Referring now to FIGURE 29 of the drawings, the retractable stop 180 will be mounted in much the same manner as the retractable stops 130, 131 and 132, being positioned between adjacent rollers 1811 making up the second roller conveyor. The rollers Will be driven from beneath by means of a drive belt 182, as should now be perfectly clear.
Actuation of the stop 180 so as to lower it is controlled by a series of limit switches 183, 184 and 185 shown in FIGURE 33 arranged lengthwise of the second conveyor in spaced apart relation in advance of the stop 180. The construction of these switches will be similar to that of the limit switches 166470', although they need not be provided with the elongated container contacting arm 171. IPreferably, there will be one limit switch for each row required to make up a layer; and the arrangement of the switches will be such that a circuit will becom# pleted effective to retract the stop 180 when a complete 1 1 layer of containers is formed. Upon retraction of the stop 180,`the formed layer of containers will be free to advance along the second roller conveyor to yet another stopV 186 Vwhich denes a stacking station at which the formed layers of containers are bodily lifted and stacked one upon the other.
Projecting upwardly above the second live roller conveyoris a supporting frame 187 which mounts apair of spaced apart vertically disposed masts 188 and 1189. As best seen in FIGURES 34 and 35, the masts are provided with vertical channels 190 and 191 in which a frame 192 isinovably mounted by means of rollers 193 slidable in the channels 190 and 191. Ihe frame 192 is movable by means of a hydraulic cylinder 194 from a lower position, such" as that seen in FIGURE 30 in which the frame lies just above the roller conveyor 136, to an upper or elevated position determined by the adjustable stop 195.
' Adjacent its lower end the frame 192 mounts pairs of horizontally disposed tubular sleeve members 196, 197, 198 and 199 secured at their ends to end plates 200 and 201. Pairs of slidable rods 202, 203 and 204, 205 are slidably received in the tubes 196, 198 and 197, 199, respectively, the said pairs of slidable rods being connected at their ends by clamp mounting members 206 and 207. A hydraulic cylinder 208 is secured at one end to the end plate 201 with its piston rod 209 operatively connected to the clamp mounting member 206, Ithereby permitting the clamp mounting member to be moved in and out. Similarly, the clamp mounting member 207 is provided with a hydraulic cylinder 210 having a piston rod 211 arranged in opposition to the hydraulic cylinder 208, as will be clear from FIGURE 34.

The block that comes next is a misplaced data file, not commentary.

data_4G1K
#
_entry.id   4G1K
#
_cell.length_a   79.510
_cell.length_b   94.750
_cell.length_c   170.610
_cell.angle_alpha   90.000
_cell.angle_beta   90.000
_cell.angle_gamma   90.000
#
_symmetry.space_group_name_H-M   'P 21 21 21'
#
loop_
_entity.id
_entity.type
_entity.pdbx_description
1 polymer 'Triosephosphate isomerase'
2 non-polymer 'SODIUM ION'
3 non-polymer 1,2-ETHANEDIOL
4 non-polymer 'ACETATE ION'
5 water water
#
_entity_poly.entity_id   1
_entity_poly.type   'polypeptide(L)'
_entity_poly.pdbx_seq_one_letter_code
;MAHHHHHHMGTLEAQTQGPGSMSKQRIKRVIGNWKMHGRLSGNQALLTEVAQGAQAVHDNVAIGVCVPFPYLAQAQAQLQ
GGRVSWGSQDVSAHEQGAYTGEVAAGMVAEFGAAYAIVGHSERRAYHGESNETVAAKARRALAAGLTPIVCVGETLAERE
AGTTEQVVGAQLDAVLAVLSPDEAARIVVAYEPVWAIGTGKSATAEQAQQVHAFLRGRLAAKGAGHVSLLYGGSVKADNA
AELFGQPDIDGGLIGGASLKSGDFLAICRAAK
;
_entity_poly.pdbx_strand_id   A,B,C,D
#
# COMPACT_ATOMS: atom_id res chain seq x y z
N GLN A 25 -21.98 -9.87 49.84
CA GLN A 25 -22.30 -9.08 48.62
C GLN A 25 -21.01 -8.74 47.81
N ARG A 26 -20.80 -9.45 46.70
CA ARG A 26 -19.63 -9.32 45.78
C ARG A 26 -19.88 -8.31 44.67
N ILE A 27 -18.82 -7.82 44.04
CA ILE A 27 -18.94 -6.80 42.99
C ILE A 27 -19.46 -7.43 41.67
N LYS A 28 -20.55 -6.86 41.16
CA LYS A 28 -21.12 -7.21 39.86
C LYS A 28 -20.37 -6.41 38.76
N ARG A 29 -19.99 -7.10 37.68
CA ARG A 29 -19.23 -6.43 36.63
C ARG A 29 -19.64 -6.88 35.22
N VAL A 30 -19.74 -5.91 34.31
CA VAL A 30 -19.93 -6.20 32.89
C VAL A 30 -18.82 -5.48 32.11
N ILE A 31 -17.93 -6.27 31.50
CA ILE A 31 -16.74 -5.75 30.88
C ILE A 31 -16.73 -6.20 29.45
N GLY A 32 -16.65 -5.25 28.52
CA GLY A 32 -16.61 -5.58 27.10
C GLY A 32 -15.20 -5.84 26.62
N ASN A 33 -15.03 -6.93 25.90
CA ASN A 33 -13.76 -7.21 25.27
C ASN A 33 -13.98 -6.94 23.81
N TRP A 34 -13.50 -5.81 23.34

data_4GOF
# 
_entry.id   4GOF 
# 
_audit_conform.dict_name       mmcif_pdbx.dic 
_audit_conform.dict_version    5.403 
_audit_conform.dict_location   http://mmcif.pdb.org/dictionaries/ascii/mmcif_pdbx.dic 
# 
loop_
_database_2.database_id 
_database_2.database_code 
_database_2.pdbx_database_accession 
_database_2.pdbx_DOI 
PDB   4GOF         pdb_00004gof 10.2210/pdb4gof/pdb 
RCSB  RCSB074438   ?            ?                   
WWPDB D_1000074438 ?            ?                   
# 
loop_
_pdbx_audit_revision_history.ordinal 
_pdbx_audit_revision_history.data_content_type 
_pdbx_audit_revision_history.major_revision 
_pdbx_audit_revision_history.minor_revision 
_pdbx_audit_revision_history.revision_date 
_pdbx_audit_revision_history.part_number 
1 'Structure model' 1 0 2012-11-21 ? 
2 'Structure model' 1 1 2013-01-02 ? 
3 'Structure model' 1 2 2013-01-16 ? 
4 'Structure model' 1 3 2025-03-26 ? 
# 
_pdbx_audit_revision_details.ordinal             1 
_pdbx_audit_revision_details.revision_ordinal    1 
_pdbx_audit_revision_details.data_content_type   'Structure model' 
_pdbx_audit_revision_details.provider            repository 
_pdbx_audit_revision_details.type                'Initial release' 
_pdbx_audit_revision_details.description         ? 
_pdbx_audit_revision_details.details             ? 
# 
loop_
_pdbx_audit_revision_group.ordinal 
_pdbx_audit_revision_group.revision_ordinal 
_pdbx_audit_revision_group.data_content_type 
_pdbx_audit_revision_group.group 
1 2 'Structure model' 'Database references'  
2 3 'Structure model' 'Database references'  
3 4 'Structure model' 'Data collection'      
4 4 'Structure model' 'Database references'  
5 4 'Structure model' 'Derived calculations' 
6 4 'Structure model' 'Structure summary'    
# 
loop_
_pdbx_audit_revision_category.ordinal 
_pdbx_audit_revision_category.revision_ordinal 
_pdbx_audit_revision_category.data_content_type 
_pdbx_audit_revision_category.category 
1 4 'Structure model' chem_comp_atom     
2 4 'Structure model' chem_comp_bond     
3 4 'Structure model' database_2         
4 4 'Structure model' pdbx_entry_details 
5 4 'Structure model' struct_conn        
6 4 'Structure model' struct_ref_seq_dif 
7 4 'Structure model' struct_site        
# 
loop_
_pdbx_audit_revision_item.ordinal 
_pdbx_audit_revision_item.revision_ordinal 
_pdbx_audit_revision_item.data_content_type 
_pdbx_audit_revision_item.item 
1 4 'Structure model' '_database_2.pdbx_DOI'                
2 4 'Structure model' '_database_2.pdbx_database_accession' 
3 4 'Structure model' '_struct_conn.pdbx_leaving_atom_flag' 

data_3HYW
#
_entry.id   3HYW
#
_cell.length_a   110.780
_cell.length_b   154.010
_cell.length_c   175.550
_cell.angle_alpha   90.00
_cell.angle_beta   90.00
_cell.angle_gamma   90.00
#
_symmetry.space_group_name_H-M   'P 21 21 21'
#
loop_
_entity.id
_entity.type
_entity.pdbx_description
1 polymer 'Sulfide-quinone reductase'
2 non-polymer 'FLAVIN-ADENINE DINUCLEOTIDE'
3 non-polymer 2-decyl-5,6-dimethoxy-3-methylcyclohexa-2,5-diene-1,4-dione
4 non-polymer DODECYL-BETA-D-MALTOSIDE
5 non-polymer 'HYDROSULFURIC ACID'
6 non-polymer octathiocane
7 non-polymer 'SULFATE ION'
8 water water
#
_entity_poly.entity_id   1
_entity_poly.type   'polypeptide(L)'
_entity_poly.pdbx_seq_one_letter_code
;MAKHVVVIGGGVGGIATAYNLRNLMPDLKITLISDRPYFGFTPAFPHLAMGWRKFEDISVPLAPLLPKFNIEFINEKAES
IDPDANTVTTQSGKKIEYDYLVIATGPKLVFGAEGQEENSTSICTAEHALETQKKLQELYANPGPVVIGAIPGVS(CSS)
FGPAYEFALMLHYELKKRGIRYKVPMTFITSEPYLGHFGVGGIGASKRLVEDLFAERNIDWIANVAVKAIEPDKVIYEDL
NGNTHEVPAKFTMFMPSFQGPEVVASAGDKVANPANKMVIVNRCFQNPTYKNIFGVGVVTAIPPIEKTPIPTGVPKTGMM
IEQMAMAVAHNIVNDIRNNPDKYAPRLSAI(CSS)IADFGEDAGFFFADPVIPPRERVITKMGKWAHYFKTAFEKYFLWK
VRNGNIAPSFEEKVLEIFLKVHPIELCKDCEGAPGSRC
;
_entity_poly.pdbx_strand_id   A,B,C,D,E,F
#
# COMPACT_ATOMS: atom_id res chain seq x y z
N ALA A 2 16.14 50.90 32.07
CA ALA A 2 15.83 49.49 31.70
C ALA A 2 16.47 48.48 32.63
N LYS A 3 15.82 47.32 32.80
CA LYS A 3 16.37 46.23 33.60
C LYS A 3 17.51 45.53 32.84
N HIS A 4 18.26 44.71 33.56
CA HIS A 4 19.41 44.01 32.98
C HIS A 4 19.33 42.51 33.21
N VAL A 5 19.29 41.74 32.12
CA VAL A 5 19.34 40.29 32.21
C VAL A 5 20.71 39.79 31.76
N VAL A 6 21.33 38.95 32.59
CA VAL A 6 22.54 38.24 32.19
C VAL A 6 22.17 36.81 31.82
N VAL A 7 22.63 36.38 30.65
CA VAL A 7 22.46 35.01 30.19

The clamp mounting members 206 and 207 mount forked clamping arms or jaws 212 and 213. As best seen in FIGURES 30 and 31, each of the clamp arms, such as the clamp arm 212 illustrattd therein, mounts a bracket member 214 between its forked arms 215 and '216, the bracket member being pivotally articulated relative to the clamp arms by means of `a vertical pivot pin 217. The bracket 214 in turn mounts a pair of clamping plates 218 and 219 of a size to contact and engage a plurality of layers of containers to be stacked. As best seen in FIG- URE 3l, the plates 218 and 219 will preferably have rubber or other similar slip resistant faces 220, 221 and it is desirable to mount the plates in such fashion that they will be capable of moving somewhat relative to the bracket member 214 to which they are secured. Thus the plates may be mounted as by means of pairs o f studs 222, there being ilexible or resilient pads 223 sandwiched between'the brackets 214 and the plates 218 and 219. By means of this arrangement, the plates are non-rigidly mountedwith respect to the clamp arms 212 and 213 and hence are articulated for some adjusting movement to more closely accommodate them to the end surfaces of thel one or more layers being lifted by the clamps.
The clamping device will be actuated and ystarted through its cycle of operation by a layer of containers as it is delivered by the second roller conveyor against the retractable stop 186. This stop is provided with a limit switch 224 (FIGURE 29) which is'closed upon contact by the layer of containers delivered thereagainst. Initially, the jaws of the clamp will be in their lowermost position, i.e. the frame 192 will be in the position illustrated in FIGURE 30 and the jaws will be spread apart by the action of the hydraulic cylinders 208 and 210 `pushing the clamp mounting members 206 and 207 outwardly. The closing of the limit switch 224 will cause the hydraulic cylinders 208 and 210 to move the clamp mounting members 206 and 207v inwardly, thereby bringing the clamping plates or jaws against the opposite side edges of the layer to be lifted. This action is diagrammatically illustrated in FIGURES 36 and 37, the former showing the position of the jaws at the time the limit switch is contacted andthe latter showing the jaws in their in wgnd'- or clamping position. As the jawsfcomel into clamping engagement withthe layer of containers, alimit switch 225 (FIGURES 30, 36 and 37) is closed, and this switch serves to actuate the hydraulic cylinder 194 which lifts the frame 192 and with it the clamping jaws. PI he upward movement of the jaws will be suiiicient to ele; vate the `engaged layer of containers by a distance suicient to permit the next succeeding layer to be delivered against the stop 186 immediately beneath the layer enga'ged by the clamp. lIt will be understood that the inward or clamping movement of the jaws will be preset so that the jaws will clamp under uniform pressure.